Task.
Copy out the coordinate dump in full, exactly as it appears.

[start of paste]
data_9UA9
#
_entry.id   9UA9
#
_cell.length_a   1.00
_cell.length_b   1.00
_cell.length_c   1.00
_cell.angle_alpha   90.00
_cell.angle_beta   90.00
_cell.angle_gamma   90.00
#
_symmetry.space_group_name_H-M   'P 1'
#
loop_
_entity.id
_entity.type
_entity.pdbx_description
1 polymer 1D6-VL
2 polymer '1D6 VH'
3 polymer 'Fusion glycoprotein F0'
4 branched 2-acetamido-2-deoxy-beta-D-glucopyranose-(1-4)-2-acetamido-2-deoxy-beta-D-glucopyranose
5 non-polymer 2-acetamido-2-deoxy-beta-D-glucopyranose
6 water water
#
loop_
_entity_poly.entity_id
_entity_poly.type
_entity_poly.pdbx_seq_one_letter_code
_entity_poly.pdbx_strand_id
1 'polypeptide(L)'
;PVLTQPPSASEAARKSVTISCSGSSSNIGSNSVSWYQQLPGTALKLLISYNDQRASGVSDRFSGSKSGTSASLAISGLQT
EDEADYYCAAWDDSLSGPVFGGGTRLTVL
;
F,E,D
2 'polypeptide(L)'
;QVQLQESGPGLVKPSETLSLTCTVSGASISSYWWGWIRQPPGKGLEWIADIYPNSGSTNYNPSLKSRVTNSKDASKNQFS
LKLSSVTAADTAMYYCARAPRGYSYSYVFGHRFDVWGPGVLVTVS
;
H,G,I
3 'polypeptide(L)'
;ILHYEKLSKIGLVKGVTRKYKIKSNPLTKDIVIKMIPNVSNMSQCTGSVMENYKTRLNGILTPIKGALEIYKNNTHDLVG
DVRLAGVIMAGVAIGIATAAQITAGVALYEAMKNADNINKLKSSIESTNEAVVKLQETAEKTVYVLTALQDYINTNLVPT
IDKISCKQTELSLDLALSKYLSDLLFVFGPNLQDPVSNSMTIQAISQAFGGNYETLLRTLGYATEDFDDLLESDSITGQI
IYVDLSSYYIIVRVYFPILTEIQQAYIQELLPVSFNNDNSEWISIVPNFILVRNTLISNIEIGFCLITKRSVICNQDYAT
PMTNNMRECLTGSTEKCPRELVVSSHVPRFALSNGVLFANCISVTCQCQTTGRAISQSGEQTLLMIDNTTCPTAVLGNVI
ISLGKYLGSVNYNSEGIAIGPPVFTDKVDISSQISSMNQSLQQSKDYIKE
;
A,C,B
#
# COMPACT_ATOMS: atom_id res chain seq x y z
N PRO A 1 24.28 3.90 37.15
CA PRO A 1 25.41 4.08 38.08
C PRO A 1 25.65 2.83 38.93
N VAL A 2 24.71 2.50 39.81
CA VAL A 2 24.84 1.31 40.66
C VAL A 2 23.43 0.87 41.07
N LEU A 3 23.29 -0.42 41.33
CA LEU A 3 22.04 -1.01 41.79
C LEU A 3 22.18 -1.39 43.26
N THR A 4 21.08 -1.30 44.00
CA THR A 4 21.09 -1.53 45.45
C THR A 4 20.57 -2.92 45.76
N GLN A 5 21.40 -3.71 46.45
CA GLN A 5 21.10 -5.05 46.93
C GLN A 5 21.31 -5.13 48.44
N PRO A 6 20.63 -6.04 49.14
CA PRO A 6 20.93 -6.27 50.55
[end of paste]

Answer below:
data_9UA9
#
_entry.id   9UA9
#
_cell.length_a   1.00
_cell.length_b   1.00
_cell.length_c   1.00
_cell.angle_alpha   90.00
_cell.angle_beta   90.00
_cell.angle_gamma   90.00
#
_symmetry.space_group_name_H-M   'P 1'
#
loop_
_entity.id
_entity.type
_entity.pdbx_description
1 polymer 1D6-VL
2 polymer '1D6 VH'
3 polymer 'Fusion glycoprotein F0'
4 branched 2-acetamido-2-deoxy-beta-D-glucopyranose-(1-4)-2-acetamido-2-deoxy-beta-D-glucopyranose
5 non-polymer 2-acetamido-2-deoxy-beta-D-glucopyranose
6 water water
#
loop_
_entity_poly.entity_id
_entity_poly.type
_entity_poly.pdbx_seq_one_letter_code
_entity_poly.pdbx_strand_id
1 'polypeptide(L)'
;PVLTQPPSASEAARKSVTISCSGSSSNIGSNSVSWYQQLPGTALKLLISYNDQRASGVSDRFSGSKSGTSASLAISGLQT
EDEADYYCAAWDDSLSGPVFGGGTRLTVL
;
F,E,D
2 'polypeptide(L)'
;QVQLQESGPGLVKPSETLSLTCTVSGASISSYWWGWIRQPPGKGLEWIADIYPNSGSTNYNPSLKSRVTNSKDASKNQFS
LKLSSVTAADTAMYYCARAPRGYSYSYVFGHRFDVWGPGVLVTVS
;
H,G,I
3 'polypeptide(L)'
;ILHYEKLSKIGLVKGVTRKYKIKSNPLTKDIVIKMIPNVSNMSQCTGSVMENYKTRLNGILTPIKGALEIYKNNTHDLVG
DVRLAGVIMAGVAIGIATAAQITAGVALYEAMKNADNINKLKSSIESTNEAVVKLQETAEKTVYVLTALQDYINTNLVPT
IDKISCKQTELSLDLALSKYLSDLLFVFGPNLQDPVSNSMTIQAISQAFGGNYETLLRTLGYATEDFDDLLESDSITGQI
IYVDLSSYYIIVRVYFPILTEIQQAYIQELLPVSFNNDNSEWISIVPNFILVRNTLISNIEIGFCLITKRSVICNQDYAT
PMTNNMRECLTGSTEKCPRELVVSSHVPRFALSNGVLFANCISVTCQCQTTGRAISQSGEQTLLMIDNTTCPTAVLGNVI
ISLGKYLGSVNYNSEGIAIGPPVFTDKVDISSQISSMNQSLQQSKDYIKE
;
A,C,B
#
# COMPACT_ATOMS: atom_id res chain seq x y z
N PRO A 1 24.28 3.90 37.15
CA PRO A 1 25.41 4.08 38.08
C PRO A 1 25.65 2.83 38.93
N VAL A 2 24.71 2.50 39.81
CA VAL A 2 24.84 1.31 40.66
C VAL A 2 23.43 0.87 41.07
N LEU A 3 23.29 -0.42 41.33
CA LEU A 3 22.04 -1.01 41.79
C LEU A 3 22.18 -1.39 43.26
N THR A 4 21.08 -1.30 44.00
CA THR A 4 21.09 -1.53 45.45
C THR A 4 20.57 -2.92 45.76
N GLN A 5 21.40 -3.71 46.45
CA GLN A 5 21.10 -5.05 46.93
C GLN A 5 21.31 -5.13 48.44
N PRO A 6 20.63 -6.04 49.14
CA PRO A 6 20.93 -6.27 50.55